After the Enlightenment, (I am aware of literature of how National Socialism and Communist regimes used these ideas to cause massive destruction and suffering), The Empirical Model rose to challenge the Sacred Authority Model on a political, social and economic battlefield and largely won most of those battles. The evidence of those victories are everywhere in the way business and trade is conducted. If you wish to use slaves to catch and can fish as the business model in your fishing industry, you may argue that you didn’t do it, or if some meddlesome person has evidence that you did, the back up is your domestic industry standards is no one else’s business; it falls within your Sacred Authority.

The history of the West illustrates the Sacred Authority lasted long after the Enlightenment had begun. The US Supreme Court in the 19th century Dread Scott case didn’t prevent a slaveholder from a Southern State to reclaim his ‘property’, an escaped slave, from a Northern state where the slave had sought refuge.

Most countries have a blended system that draws from both the Sacred and the Empirical methods to solve problems. A broad continuum exist in most cultures and groups argue often emotionally as to what regime of methods and processes should be employed—with one side arguing the solution is faith-based and the other that fact or evidence-based problem-solving mechanism provides the solution. One expects to find, and is indeed not disappointed to discover that all kinds of contradictions, tensions and conflict arise. Sharia laws are an example of the Sacred Method and way of thinking. The problem solvers are clergy. The problem-solving mechanism is theocratic. The problem is cast in terms of doctrine to be interpreted.

The Sacred decision-making process is binary—good and bad, right and wrong. Applying that mechanism to, say, construction and maintenance of nuclear power plants is a frightening prospect. Complex and complicated problems require a different way of thinking. A process where those in charge are accustomed to an environment of uncertainty and doubt, and testing for weakness and defects is normal. Thinking about a problem where the process is created as part of the sacred means honoring boundaries of thought and inquiry, and the role of the authorities is not to test boundaries but to defend them.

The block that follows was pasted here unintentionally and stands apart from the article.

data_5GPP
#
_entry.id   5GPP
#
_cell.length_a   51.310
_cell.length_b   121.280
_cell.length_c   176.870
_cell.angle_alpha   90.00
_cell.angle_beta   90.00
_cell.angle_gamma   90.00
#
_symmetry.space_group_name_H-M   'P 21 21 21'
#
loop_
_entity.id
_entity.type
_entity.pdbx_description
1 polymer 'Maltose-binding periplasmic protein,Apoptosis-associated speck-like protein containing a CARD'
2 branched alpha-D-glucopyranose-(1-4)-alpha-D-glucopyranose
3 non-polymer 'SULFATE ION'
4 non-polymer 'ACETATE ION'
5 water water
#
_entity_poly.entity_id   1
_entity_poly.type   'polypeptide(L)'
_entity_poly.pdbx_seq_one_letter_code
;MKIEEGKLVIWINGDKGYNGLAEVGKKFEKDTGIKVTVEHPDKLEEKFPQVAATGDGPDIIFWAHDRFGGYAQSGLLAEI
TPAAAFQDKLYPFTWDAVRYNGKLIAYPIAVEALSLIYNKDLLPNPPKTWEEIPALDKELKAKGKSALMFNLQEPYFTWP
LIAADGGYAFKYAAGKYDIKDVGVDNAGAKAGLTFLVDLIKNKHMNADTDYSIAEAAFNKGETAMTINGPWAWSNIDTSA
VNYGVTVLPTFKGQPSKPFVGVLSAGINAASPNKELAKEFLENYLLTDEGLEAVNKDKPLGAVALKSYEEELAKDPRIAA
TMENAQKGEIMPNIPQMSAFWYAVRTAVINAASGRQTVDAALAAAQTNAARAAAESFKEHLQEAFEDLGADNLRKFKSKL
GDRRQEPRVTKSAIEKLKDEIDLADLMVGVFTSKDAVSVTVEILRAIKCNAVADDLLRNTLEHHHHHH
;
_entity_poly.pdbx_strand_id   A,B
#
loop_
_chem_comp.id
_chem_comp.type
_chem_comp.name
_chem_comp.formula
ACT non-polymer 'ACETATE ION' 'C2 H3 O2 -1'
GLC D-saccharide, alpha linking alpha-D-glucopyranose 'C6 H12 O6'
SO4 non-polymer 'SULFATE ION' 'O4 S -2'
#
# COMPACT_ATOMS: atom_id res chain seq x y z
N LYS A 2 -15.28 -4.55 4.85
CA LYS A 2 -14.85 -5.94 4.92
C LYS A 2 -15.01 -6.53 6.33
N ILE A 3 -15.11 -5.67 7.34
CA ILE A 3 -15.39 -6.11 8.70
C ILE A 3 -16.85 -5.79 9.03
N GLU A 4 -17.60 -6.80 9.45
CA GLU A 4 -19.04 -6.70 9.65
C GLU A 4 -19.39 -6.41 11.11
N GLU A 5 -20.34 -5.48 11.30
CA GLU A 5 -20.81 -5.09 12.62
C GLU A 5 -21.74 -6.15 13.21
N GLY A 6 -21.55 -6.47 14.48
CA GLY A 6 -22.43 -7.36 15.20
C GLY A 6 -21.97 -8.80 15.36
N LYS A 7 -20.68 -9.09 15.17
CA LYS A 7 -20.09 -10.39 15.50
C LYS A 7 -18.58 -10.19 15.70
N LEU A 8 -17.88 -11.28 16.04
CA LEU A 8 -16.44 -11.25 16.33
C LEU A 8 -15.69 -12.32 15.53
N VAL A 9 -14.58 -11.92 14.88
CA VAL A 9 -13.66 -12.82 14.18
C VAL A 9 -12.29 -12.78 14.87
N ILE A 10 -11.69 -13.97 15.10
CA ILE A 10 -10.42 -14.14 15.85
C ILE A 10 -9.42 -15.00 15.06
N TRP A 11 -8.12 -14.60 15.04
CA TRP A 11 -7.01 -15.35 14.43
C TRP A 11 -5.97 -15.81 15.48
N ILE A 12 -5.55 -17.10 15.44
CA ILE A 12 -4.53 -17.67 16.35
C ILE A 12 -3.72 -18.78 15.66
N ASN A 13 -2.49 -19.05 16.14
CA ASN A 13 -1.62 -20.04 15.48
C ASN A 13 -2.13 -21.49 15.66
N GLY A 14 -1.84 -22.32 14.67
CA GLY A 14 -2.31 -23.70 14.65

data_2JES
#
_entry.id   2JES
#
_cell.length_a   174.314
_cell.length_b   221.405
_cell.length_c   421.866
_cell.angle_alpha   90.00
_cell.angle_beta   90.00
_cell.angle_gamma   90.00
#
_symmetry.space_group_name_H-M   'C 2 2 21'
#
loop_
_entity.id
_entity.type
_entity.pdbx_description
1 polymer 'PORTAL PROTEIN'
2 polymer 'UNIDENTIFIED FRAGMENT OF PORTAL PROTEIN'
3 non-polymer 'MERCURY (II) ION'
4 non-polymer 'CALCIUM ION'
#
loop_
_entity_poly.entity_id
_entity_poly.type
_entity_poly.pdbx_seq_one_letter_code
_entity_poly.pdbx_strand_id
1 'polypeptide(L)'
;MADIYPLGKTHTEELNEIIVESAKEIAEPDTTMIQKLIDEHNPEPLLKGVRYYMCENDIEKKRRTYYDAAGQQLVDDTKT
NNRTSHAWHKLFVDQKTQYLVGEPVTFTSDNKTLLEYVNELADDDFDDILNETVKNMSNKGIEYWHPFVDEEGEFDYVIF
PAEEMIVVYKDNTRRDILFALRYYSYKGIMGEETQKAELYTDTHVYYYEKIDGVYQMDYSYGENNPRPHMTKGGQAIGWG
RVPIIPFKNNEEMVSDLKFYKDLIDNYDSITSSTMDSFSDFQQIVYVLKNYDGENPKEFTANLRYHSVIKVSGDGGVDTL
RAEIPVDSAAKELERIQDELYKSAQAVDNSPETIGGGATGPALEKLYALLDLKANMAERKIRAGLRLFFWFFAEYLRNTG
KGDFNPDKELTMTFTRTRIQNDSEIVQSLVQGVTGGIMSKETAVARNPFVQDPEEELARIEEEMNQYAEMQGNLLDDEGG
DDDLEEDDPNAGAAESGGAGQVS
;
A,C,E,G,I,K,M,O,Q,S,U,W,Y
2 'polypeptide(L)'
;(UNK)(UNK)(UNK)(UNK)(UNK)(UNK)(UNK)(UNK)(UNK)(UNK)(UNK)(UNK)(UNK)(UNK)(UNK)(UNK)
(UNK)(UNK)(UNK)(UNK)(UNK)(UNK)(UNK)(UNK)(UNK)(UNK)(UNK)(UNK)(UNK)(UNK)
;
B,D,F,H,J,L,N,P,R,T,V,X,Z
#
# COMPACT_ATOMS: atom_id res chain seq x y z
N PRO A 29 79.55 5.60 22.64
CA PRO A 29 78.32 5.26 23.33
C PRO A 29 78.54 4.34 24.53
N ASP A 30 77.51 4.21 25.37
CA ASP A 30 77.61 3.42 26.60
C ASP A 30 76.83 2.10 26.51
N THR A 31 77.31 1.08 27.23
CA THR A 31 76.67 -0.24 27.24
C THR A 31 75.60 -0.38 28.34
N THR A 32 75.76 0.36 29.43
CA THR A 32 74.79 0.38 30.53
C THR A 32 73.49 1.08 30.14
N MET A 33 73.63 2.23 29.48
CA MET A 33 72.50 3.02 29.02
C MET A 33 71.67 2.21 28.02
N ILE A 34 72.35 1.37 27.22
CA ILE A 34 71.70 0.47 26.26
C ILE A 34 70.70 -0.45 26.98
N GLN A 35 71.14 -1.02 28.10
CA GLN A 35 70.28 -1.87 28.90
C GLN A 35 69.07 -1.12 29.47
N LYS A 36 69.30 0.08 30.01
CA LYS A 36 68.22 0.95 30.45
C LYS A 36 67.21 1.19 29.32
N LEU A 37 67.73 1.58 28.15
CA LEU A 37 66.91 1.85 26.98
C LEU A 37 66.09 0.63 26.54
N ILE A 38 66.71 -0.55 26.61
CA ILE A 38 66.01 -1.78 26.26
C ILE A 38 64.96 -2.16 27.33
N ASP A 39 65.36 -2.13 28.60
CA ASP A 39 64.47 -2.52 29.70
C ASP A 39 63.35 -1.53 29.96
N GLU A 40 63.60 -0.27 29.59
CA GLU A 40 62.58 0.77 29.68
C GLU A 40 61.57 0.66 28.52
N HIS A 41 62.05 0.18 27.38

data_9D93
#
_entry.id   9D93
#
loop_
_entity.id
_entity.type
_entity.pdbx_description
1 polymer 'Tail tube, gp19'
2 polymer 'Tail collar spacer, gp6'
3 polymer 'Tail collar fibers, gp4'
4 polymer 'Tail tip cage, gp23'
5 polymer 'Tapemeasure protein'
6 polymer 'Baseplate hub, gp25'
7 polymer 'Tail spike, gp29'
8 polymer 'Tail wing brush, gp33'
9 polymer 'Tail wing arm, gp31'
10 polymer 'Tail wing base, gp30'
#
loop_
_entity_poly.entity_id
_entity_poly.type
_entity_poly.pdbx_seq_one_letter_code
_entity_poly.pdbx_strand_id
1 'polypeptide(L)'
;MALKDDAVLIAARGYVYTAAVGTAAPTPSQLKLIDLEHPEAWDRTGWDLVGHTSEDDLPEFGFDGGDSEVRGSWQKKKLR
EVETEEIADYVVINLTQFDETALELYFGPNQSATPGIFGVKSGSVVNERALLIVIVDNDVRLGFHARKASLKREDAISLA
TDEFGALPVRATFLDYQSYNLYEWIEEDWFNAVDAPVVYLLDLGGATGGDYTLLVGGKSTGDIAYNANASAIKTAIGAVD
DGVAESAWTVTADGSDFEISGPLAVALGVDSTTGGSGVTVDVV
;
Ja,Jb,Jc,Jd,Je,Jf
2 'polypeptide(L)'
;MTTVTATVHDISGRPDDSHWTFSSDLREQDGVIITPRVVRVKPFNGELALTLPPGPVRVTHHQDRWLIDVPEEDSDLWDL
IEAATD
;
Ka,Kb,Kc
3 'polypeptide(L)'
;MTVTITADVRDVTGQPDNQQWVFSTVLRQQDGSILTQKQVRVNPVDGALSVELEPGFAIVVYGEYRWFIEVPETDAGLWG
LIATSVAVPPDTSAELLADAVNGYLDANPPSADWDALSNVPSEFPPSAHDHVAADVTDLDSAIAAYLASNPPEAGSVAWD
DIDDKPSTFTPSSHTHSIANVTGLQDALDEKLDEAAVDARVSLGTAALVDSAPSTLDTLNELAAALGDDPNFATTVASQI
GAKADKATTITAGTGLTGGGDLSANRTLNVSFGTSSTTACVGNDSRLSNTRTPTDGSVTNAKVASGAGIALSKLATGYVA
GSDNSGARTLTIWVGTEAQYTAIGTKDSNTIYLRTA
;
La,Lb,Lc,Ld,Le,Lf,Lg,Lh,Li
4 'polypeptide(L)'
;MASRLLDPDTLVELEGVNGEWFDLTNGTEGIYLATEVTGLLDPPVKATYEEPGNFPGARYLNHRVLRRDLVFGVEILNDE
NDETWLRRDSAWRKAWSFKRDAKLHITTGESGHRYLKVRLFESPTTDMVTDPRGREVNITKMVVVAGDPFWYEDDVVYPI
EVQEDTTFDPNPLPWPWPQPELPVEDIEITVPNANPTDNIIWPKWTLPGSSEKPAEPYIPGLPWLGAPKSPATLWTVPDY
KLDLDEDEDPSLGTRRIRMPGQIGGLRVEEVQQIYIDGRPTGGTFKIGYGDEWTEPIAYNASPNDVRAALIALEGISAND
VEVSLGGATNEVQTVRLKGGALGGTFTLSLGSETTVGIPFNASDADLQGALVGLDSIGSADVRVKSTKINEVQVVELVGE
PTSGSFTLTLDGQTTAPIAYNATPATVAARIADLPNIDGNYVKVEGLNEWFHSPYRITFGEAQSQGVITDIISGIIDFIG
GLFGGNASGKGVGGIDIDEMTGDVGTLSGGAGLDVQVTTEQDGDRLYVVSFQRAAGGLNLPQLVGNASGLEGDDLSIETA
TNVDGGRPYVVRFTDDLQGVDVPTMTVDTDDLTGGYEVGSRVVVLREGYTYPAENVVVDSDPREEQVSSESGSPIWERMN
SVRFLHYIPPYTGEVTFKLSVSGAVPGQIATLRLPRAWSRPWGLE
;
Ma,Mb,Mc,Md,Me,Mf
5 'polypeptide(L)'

Less extreme forms of the Sacred can be attached to flags or constitutions that make them above the profane of daily life. How we think about problems and the methods for solving them is a good indication of where it is placed along the continuum of Sacred and Empirical. For example, to suggests that evidence from other countries shows that banning or regulating guns or introducing universal health care in the United States would have a positive results in saving money and preventing deaths—and suddenly you have a fight on your hands. The Empirical Model vanishes behind a super-heated cloud of emotions and appeals to the Sacred appear as if the Enlightenment had never happened.

In the modern world, other countries, which had gone through the Enlightenment (and notice that they are the developed countries with money to buy large amounts of fish), will collectively act and ban the sale of slave caught fish. Thailand’s fishing industry, in response to international pressure from trading partners, seeks to find solutions that can be audited by others to eliminate slavery. The real problem lies in the absent of empirical experience and resources to detect, avoid, and monitor such problems. The failure is the failure of processes and enforcement mechanism that often uses aspirations of goodwill as a substituted solution. (Aspirational goals appeal to emotions and can work effectively on shaping public opinion in countries like Thailand, where having “good intentions” is more highly valued than the actual quality or effectiveness of the proposed policy.) A problem-solving mechanism that appeals to the logical, analytical aspect of our nature and demands a different kind of thinking. It will likely excite the emotions of those in the Sacred Method camp, on the basis such an approach is a provocation to their beliefs.

The same problem arises with rules governing aviation. If you wish to have a domestic aviation industry where planes regularly crash for lack of maintenance, that may be a sovereign right, but for international flights, the planes must comply with international rules for operation and maintenance and violation of those rules will lead to banning the offending aviation companies landing rights.

The number of cars registered in Bangkok now exceeds to number of people registered as living in Bangkok. Traffic is a domestic issue. No one in New York, Toronto or London cares about lost time waiting in Bangkok traffic or the lack of parking space. When transportation policy is decided under the Sacred Authority methods, finding a systematic, rational and efficient system becomes elusive. The empirical methods are not developed or trusted as they might spill over into other areas pushing back the boundaries of the traditional way of thinking about things that need attention. Law enforcement officials with inadequate training or tools are discouraged from seeking professional assistance, for example, in evaluating DNA and other forensic evidence to be used in a murder case, for fear of losing control of the case to foreigners.